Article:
The domestic and regional aspects have a natural connectivity. Political fragmentation is more than simply a problem of organizing affective bureaucratic governance. As a result of fragmentation and the constant need to broker coalitions and alliances, the capabilities of the Indian government to effectively and timely respond to immediate security concerns are put into question. One of the security aspects not usually considered by Western developed countries is the fear of domestic insurgency based upon uneven and often corrupt economic development. In India’s case this uneven development connects regional, ethnic, and criminal elements into the national security nexus. Several of India’s border states rank high on the Fund for Peace Failed States Index. Thus, neighborly dysfunction becomes an ever present national security concern. Like domestic insurgency, neighbor state dysfunction is not usually a high priority for Western states formulating their intelligence constructs. But for states like India these two aspects are not only critically important they also tend to be the most common scares facing the country on an everyday basis. Cross-border movement and unstable border populations in adjacent countries cause yet another unique security aspect for India. This human flow goes in both directions: so whether one is talking about the Tamils in Sri Lanka, Punjabis in Kashmir, Indians near Nepal, or Tibetans fleeing Chinese persecution and Bangladeshis migrating (legally and illegally) into India, all of these situations present national security challenges that must be prioritized as intelligence priorities. Indeed, given so many states in the Global South face issues of uneven economic development and neighbor state dysfunction, it is obvious why so many have migration security quickly moving up their individual lists of emerging intelligence problems. Given that Western states are the ones with the strongest allegiance to secularization and the separation between faith and state, it is not surprising how much religious conflict still matters to non-Western governments. Religion in India has had a significant impact on social stratification and political mobilization, predominately erupting in violence between Hindus and Muslims and giving way to fears of emerging radicalization.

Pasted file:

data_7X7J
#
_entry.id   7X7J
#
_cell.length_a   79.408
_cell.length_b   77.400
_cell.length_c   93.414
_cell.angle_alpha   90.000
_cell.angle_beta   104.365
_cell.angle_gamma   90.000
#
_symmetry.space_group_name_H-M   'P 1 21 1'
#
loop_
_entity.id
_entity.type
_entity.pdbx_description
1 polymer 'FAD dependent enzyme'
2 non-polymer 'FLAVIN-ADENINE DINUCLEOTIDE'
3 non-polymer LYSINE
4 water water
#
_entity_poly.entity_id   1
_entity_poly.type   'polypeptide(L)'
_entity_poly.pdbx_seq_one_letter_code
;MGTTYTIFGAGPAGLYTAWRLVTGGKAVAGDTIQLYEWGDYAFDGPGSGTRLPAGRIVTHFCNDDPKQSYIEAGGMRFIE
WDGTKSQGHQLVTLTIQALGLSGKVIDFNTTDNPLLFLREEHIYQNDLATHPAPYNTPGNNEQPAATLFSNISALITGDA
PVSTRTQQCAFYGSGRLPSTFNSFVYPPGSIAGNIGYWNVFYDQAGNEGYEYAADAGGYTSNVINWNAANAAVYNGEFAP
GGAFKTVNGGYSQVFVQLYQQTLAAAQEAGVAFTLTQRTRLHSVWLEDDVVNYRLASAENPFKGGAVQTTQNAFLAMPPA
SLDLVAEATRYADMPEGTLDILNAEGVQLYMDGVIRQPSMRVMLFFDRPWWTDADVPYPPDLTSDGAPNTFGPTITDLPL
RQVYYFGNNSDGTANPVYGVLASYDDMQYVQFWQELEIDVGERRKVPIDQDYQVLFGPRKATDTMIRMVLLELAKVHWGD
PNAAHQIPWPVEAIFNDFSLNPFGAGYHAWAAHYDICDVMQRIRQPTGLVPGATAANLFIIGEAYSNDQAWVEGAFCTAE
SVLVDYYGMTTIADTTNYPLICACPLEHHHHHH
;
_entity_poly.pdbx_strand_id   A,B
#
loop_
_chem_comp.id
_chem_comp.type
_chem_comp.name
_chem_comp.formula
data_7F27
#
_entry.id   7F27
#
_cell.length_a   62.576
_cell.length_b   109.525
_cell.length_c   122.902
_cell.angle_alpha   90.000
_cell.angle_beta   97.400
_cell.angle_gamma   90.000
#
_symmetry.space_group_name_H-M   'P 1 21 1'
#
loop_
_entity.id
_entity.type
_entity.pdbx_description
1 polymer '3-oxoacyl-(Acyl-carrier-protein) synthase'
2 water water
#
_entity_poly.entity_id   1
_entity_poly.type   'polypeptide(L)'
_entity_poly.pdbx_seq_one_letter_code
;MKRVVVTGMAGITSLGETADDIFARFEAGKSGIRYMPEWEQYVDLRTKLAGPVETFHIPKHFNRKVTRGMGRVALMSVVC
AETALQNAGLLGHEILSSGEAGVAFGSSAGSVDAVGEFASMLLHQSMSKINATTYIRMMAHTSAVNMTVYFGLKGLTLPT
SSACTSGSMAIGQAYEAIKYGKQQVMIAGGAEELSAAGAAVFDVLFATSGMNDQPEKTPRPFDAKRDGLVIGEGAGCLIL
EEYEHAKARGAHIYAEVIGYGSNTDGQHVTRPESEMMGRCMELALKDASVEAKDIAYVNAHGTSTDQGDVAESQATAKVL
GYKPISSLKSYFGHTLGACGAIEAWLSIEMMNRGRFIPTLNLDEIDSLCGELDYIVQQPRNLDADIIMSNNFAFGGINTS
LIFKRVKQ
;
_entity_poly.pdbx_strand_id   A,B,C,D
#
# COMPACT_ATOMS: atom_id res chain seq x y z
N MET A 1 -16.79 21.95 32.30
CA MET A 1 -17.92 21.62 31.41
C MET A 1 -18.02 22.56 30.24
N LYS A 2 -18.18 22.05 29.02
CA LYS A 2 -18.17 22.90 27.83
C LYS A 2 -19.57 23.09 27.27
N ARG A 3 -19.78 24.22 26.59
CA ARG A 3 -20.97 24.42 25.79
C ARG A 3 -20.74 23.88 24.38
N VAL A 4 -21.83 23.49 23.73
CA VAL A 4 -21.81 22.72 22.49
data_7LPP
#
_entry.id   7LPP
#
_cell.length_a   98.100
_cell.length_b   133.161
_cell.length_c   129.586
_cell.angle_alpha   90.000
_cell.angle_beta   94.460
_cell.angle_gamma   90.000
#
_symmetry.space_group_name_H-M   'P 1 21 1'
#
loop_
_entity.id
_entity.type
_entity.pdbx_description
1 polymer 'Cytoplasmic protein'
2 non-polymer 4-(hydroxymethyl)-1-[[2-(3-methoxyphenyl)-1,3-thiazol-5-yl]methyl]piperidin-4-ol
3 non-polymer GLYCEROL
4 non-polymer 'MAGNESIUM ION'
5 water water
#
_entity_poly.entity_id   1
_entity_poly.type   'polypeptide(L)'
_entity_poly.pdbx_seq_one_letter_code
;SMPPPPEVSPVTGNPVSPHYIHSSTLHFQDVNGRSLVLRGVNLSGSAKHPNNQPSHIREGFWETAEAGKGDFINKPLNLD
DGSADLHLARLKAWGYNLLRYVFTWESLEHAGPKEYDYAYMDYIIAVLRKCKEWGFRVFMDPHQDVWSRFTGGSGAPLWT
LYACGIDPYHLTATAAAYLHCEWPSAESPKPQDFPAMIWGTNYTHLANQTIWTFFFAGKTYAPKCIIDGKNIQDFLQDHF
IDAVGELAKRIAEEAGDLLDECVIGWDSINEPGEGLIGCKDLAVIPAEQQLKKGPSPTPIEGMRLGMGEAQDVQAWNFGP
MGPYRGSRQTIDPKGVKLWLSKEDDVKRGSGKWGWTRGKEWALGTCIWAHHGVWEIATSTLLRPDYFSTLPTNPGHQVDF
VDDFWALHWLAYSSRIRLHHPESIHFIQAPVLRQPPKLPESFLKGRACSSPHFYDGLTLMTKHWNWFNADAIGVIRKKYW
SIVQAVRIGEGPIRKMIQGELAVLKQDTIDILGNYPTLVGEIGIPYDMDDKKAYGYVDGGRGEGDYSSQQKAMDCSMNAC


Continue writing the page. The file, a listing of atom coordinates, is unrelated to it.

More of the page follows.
Given the complex web of national security concerns that face India, it cannot afford to consider limitations on participants, foci, targets, and objectives. Food and water, depending upon the context in which they are being discussed, can easily be seen at times by India as greater national security priorities than nuclear proliferation. As such it should not be surprising to find intelligence resources being utilized in areas that many Western states would consider purely domestic and not related to national security and therefore deemed ineligible for intelligence action. In the past this divergence has often been mistakenly considered proof of the superiority of Western states over non-Western ones, especially in terms of civil society, the rule of law, and liberty. Hopefully this piece reveals that judgment to be misplaced: states need to understand and analyze a strategic intelligence condition that makes explicit the complex web of factors in India that creates unique needs and pressures and justifies the use of intelligence in areas not typically endorsed in the West. This is not proof of superiority. It is simply confirmation of a different empirical context.